Learn CSS Basics – simple cheat sheet to boost your development skills 362 Views Friday July 3, 2020 | Filip Kunjadić - Ćulibrk

Learn CSS Basics – simple cheat sheet to boost your development skills

Today I am going to provide you with some cheat sheet that will help you learn CSS basics! Web development is becoming more and more popular, and with it, CSS is starting to get some attention! If you are just starting your web development journey, this is the right article for you!

I am going to assume that you know the basics of HTML. But, if you are just starting to learn web development you might find this article on 'How to become web developer' helpful. That is my premise for this article. If you would like to hear more about HTML you can visit my youtube channel where I talk about web development and guide you through creating your own blog.

Before we begin talking about CSS, the first thing that you need to know what CSS is. It stands for Cascade Style Sheet and it helps us define how our HTML page will look and that is the reason why you should learn CSS basics. It doesn't matter if you would like to focus on backend or frontend later down the road, you should definitely learning CSS basics because that can't be avoided!

If you are not familiar, there a couple of way to write CSS that will style your page.

Include CSS file into head tag

This is the best way to use CSS into your HTML page. It will be applied to each page where it is include, so you don't have to repeat your code! As you already know, this is how you would include your CSS file into HTML page:

<!DOCTYPE html>
<html>
<head>
  <link rel="stylesheet" href="styles.css">
</head>
<body>
  <h1>This is a heading</h1>
  <p>This is a paragraph.</p>
</body>
</html>
<!-- Code above is taken from: w3cschools. -->

Write your CSS directly into head

This method is fine in case you want your CSS to be applied to that specific page only. In case you need to use it in multiple pages, this method would include a lot of copy and pasting - which is the first sign of bad coding practice. And this is how you would use it:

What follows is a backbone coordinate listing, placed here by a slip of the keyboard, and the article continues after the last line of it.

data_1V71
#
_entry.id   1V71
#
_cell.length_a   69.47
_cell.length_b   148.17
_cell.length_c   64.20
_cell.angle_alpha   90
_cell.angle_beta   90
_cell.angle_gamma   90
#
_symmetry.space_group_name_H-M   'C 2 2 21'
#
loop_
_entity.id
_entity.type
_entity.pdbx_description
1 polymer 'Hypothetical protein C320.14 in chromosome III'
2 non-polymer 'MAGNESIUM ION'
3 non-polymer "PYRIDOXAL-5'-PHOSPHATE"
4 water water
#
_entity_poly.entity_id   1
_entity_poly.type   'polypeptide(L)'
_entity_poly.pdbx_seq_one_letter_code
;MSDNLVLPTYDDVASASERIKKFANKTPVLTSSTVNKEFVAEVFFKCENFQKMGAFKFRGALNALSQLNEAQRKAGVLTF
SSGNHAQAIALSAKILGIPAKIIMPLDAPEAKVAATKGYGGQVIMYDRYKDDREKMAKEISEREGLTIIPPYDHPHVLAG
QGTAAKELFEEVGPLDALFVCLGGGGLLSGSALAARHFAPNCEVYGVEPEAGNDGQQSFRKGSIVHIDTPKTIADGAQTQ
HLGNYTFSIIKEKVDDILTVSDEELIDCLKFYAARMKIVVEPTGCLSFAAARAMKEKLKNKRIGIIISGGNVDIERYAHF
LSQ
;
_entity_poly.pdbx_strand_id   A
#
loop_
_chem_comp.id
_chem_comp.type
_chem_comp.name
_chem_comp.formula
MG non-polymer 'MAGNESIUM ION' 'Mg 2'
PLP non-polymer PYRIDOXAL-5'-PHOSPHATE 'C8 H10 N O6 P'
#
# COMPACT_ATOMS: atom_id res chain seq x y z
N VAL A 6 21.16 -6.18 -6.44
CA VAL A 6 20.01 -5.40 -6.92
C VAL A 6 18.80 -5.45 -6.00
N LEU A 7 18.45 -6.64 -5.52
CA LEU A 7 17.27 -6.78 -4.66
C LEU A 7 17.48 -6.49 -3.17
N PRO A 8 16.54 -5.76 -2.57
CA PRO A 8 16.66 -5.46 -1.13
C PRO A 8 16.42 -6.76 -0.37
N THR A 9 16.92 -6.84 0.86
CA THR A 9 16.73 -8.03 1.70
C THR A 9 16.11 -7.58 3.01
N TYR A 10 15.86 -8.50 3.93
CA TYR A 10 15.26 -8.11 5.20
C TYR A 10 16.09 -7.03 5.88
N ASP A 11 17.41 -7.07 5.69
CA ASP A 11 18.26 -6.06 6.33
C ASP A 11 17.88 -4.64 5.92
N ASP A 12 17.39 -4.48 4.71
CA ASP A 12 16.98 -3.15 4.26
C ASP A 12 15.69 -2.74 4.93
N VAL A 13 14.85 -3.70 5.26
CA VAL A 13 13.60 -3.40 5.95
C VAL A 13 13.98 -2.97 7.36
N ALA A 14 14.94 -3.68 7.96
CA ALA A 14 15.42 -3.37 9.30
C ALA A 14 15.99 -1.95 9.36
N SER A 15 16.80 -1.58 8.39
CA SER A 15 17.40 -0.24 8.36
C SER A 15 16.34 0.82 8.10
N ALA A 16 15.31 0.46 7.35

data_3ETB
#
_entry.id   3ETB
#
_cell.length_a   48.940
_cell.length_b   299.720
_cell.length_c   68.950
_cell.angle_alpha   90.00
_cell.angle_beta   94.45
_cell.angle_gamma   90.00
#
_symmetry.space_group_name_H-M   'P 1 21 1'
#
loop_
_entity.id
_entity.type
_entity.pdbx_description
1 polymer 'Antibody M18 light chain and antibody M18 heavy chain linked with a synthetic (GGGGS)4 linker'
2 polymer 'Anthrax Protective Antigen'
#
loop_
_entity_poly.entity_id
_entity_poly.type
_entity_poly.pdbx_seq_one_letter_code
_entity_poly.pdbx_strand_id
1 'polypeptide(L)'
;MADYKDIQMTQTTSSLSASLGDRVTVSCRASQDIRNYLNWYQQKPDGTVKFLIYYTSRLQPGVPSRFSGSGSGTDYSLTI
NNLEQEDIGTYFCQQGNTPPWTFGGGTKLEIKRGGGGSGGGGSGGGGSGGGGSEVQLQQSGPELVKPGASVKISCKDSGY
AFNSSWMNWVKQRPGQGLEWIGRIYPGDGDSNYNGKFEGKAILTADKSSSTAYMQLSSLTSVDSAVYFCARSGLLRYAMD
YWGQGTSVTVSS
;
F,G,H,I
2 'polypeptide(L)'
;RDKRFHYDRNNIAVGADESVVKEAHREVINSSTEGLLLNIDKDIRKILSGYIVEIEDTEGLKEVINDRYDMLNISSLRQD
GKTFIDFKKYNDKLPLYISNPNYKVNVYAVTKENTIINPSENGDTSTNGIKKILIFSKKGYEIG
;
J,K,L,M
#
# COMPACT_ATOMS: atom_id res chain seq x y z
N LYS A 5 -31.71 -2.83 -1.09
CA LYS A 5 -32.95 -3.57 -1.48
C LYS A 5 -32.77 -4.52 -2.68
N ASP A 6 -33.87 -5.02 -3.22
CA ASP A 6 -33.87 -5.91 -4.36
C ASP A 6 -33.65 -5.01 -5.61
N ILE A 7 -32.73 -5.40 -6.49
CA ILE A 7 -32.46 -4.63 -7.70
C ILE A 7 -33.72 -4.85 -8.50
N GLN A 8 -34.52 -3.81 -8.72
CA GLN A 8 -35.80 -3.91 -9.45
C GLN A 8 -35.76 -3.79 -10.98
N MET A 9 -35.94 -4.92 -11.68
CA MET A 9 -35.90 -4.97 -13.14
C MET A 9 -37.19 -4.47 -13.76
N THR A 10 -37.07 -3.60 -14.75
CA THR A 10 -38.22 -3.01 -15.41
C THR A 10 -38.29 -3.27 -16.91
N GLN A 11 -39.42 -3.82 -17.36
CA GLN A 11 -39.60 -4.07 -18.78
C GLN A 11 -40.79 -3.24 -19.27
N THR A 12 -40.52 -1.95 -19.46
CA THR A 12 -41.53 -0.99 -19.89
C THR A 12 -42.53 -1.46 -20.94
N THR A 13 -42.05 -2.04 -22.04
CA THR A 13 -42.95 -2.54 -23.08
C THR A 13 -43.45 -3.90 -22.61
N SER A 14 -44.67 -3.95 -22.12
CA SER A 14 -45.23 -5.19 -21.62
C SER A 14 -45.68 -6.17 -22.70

<!DOCTYPE html>
<html>
<head>
<style>
h1 {
  color: blue;
}
p  {
  color: red;
  font-size: 160%;
}
</style>
</head>
<body>
  <h1>This is a heading</h1>
  <p>This is a paragraph.</p>
</body>
</html>
<!-- Code above is taken from: w3cschools. -->

Write inline CSS (not recommended)

This is something that I would try to avoid if I were you. This is a considered to be a bad practice because you can easily end up with a messy file with mixed HTML + CSS and it would require a lot of repeating and it would also be hard to maintain. Of course in some cases it is hard to avoid it, and can be useful if used correctly.

<!DOCTYPE html>
<html>
<head>
</head>
<body>
  <h1 style="color:red;">This is a heading</h1>
  <p style="font-size:160%;color:red;">This is a paragraph.</p>
</body>
</html>

Before we go on, I would like to direct your attention to default browser CSS settings. Each browser has its own 'default' CSS settings. And in order to achieve the exact same look of your page in every single browser, you should first reset browser default CSS behavior. That is why we use a CSS reset. Here is my favorite CSS reset.

Targeting HTML elements with the CSS cheat sheet

Here a simple cheat sheet that I came up with in order to help you get started with your web development!

p{}
/* targets each paragraph tag */

p.awesome{}
/* targets each paragraph with class 'awesome' */

.awesome{}
/* targets each element with class 'awesome' */

#main{}
/* targets element with id 'main' */

#main .awesome{}
/* targets elements with class 'awesome' that are insider element with an id 'main */

#main.awesome{}
/* targets element with an id 'main' and class 'awesome' */

#main > .awesome{}
/* targets each element with class 'awesome' that is a direct child of element with an id 'main' */

a:hover{}
/* targets each a element in 'hovered' state */

a:focus{}
/* targets each a element in its 'focused' state */

a:visited{}
/* targets each a element that has been clicked / visited */

input + label{} 
/* targets each label that is next to input */ 

input:checked + label{}
/* target, label next to checked input */ 

input[type="radio"]:checked + label{} 
/* targets label next to checked input type radio */

.awesome ~ div{}
/* targets each div that is preceded by element with class 'awesome' with same parent */ 

a[target=_blank]{} 
/* targets each a tag where target attribut equals _blank */ 

div[class^="awesome"]{} 
/* targets each div that has class attrtbute that begins with 'awesome' */ 

div[class$="awesome"]{}
/* targets each div that has class attribute that ends with 'awesome' */ 

h1:not(.awesome){}
/* targets each h1 tag that doesn't have class 'awesome' */

p.awesome::first-letter{}
/* targets first letter of each paragraph with class 'awesome' */

p.awesome::first-line{}
/* targets first line of each paragraph with class 'awesome' */

.awesome p:first-type{}
/* targets each p element of every element with class 'awesome' */

p.awesome::before{}
/* creates pseudo element BEFORE each p tag with class 'awesome' */

p.awesome::after{}
/* creates pseudo element AFTER each p tag with class 'awesome' */

More references can be found on w3cschools website!